You look upon me with astonishment, and seem to doubt the truth of what I advance; but I do not desire you to believe me without evidence: 'Here, said she, drawing a paper out of her pocket, 'see what a copy of verses he has made in your praise, while he lulls your credulity to rest, by flattering speeches and feigned respect."

When the moment passed, he looked round him bewildered, drawing his hand across his eyes. The world had grown black the sun seemed to be scarcely shining. Were those the sounds of children's voices on the hill, the rumbling of a cart or was it all sight and sound alike, mirage and delirium?

The early weavers of Arras and of France were telling stories as naturally as possible, perhaps because the ways of their times were simple, and brushed aside all filigree with a directness almost brutal; but also, perhaps, because technique was not highly developed, either in him who drew with a pencil or him who copied that drawing in threads of silk and wool and gold.

Refusing to smoke my grandmother's pipe because my heart was too much stirred by their words, and sorely troubled with a fear lest I should disappoint them, I arose to go. Drawing my blanket over my shoulders, I said, as I stepped toward the entranceway: "I go to hobble my pony. It is now late in the night."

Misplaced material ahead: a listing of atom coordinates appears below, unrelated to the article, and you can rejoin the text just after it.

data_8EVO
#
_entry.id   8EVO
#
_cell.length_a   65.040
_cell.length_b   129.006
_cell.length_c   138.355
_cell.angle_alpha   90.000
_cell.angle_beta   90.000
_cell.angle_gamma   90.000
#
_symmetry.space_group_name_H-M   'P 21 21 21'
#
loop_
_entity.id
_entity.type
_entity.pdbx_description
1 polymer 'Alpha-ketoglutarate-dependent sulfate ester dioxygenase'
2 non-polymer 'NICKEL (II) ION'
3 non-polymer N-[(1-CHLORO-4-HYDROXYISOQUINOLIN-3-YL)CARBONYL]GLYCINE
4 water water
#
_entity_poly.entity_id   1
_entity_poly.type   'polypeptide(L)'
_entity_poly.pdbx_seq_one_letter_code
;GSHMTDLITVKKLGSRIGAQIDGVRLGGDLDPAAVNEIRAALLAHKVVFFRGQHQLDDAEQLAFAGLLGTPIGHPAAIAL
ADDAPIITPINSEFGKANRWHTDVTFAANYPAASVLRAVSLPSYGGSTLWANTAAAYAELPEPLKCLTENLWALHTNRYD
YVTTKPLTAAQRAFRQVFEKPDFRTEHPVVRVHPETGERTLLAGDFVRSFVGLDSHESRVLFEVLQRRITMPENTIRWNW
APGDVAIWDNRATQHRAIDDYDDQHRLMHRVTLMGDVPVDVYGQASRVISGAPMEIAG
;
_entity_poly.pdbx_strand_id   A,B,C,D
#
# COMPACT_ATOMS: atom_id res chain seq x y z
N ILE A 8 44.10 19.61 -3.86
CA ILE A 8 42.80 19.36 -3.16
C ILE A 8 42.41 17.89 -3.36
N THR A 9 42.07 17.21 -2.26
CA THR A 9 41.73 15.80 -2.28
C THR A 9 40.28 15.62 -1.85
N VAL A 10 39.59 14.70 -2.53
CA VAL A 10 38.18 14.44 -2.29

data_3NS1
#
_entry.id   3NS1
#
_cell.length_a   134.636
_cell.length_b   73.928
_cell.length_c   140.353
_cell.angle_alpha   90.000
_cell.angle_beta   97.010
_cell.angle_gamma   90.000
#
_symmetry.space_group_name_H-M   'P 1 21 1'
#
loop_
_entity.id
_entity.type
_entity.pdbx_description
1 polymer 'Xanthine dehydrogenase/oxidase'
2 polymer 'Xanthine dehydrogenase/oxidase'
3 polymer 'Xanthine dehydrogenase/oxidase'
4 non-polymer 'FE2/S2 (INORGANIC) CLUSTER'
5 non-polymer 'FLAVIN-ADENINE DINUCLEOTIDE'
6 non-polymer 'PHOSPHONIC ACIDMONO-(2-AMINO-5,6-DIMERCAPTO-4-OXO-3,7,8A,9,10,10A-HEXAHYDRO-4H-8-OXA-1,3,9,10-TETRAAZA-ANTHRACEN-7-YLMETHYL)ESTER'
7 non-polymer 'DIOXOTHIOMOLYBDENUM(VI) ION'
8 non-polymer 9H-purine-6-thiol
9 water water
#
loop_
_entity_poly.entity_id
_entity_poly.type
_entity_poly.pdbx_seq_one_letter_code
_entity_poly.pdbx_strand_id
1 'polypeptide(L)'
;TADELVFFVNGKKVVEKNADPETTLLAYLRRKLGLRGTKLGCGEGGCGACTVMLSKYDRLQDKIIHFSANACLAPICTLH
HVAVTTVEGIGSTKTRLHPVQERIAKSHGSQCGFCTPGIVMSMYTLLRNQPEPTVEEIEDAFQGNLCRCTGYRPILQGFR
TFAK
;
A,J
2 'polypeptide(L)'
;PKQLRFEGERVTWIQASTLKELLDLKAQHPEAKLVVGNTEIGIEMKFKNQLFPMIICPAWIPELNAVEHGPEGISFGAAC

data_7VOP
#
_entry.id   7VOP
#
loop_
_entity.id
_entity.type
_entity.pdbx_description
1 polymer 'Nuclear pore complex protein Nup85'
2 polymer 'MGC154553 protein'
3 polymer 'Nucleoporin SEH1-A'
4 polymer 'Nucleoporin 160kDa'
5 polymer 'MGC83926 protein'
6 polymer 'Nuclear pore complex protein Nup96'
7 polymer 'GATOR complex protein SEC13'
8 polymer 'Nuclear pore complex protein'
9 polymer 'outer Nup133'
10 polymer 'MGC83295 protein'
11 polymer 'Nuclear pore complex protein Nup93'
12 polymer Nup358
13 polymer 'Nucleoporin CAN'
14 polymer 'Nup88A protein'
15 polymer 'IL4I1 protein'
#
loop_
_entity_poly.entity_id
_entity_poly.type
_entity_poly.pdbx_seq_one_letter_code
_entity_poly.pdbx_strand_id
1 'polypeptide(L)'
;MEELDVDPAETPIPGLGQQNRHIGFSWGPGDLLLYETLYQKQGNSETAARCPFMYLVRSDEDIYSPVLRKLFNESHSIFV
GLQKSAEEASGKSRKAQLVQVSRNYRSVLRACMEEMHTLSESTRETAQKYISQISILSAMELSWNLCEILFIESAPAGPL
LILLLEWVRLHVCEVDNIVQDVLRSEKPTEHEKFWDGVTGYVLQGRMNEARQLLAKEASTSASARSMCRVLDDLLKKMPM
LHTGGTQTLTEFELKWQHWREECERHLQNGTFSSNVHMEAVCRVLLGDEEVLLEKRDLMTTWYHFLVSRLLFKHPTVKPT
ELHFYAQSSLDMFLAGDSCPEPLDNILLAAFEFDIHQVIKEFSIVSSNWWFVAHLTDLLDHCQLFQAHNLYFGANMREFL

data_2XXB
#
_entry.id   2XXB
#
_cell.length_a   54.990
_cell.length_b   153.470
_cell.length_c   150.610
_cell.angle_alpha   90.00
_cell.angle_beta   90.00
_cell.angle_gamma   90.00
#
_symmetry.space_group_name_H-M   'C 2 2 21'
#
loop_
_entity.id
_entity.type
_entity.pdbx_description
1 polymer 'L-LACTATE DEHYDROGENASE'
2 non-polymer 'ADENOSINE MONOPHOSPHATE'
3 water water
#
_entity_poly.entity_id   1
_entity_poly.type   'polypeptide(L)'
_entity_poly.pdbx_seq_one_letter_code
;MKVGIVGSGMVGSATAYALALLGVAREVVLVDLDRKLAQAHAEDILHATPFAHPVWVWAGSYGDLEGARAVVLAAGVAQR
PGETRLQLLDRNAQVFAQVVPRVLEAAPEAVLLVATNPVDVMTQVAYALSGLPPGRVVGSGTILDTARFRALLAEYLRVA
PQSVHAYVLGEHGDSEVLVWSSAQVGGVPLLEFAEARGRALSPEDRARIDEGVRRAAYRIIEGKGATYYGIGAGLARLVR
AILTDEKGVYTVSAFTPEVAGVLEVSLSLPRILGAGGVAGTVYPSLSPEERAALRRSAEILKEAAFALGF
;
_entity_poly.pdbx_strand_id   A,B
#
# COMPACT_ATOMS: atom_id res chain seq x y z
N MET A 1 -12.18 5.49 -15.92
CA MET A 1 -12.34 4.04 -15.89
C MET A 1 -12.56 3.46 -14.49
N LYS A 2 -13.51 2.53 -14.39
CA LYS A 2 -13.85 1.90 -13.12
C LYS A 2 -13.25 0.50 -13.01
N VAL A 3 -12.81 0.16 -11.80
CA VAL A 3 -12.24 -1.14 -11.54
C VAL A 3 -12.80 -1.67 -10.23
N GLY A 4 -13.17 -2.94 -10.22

Gray's hand wandered caressingly about her daughter's neck in a way Roberta dearly loved, drawing the loosened dark locks away from the small ears, or twisting a curly strand about her fingers. Suddenly the girl burst out: "Mother, what are you to do when you find all your theories upset?" "All upset?" repeated Mrs. Gray, in her rich and quiet voice. "That would be a calamity indeed.

Several ideas for his play had come to him; he already saw it acted, successful, drawing crowded houses, bringing him in anywhere from five hundred to a thousand a week. She was not troubled hunting for things to talk about with him she, who could think of but one thing and that a secret from him. He talked his play, a steady stream with not a seeing glance at her or a question about her.

The room was dark, but as he fumbled for the switch, the door in the forward partition was thrust open and the girl's slight figure showed, tensely poised against the light behind her. "Monsieur Duchemin!" she cried, in a voice sharp with doubt. Lanyard turned the switch. "Mademoiselle," he said, and coolly crossed to the port, drawing the light-proof curtains.

Again, and more strongly, she felt that he was drawing her, and she knew that she was going going into deep waters in which his hand alone could hold her up. She stood before him silently. Her heart was beating very fast. The surging of the deep sea was in her ears. It almost frightened her, though she knew she had no cause to fear.

Half inclined to laugh, Ellen glanced at the speaker's face, but meeting the grave though somewhat comical look of two very keen eyes, she looked down again, and merely answered, "yes." "Then, if I am to be your brother, you must give me a brother's right, you know," said he, drawing her gently to him, and kissing her gravely on the lips.

His sermons were always thought out in that language, and then translated into the vernacular, and this, perhaps, accounted in some degree for their stiffness and want of living interest. His descent from the Flemings had the disadvantage of drawing a line of distinction between him and his parishioners, and thus added to his unpopularity.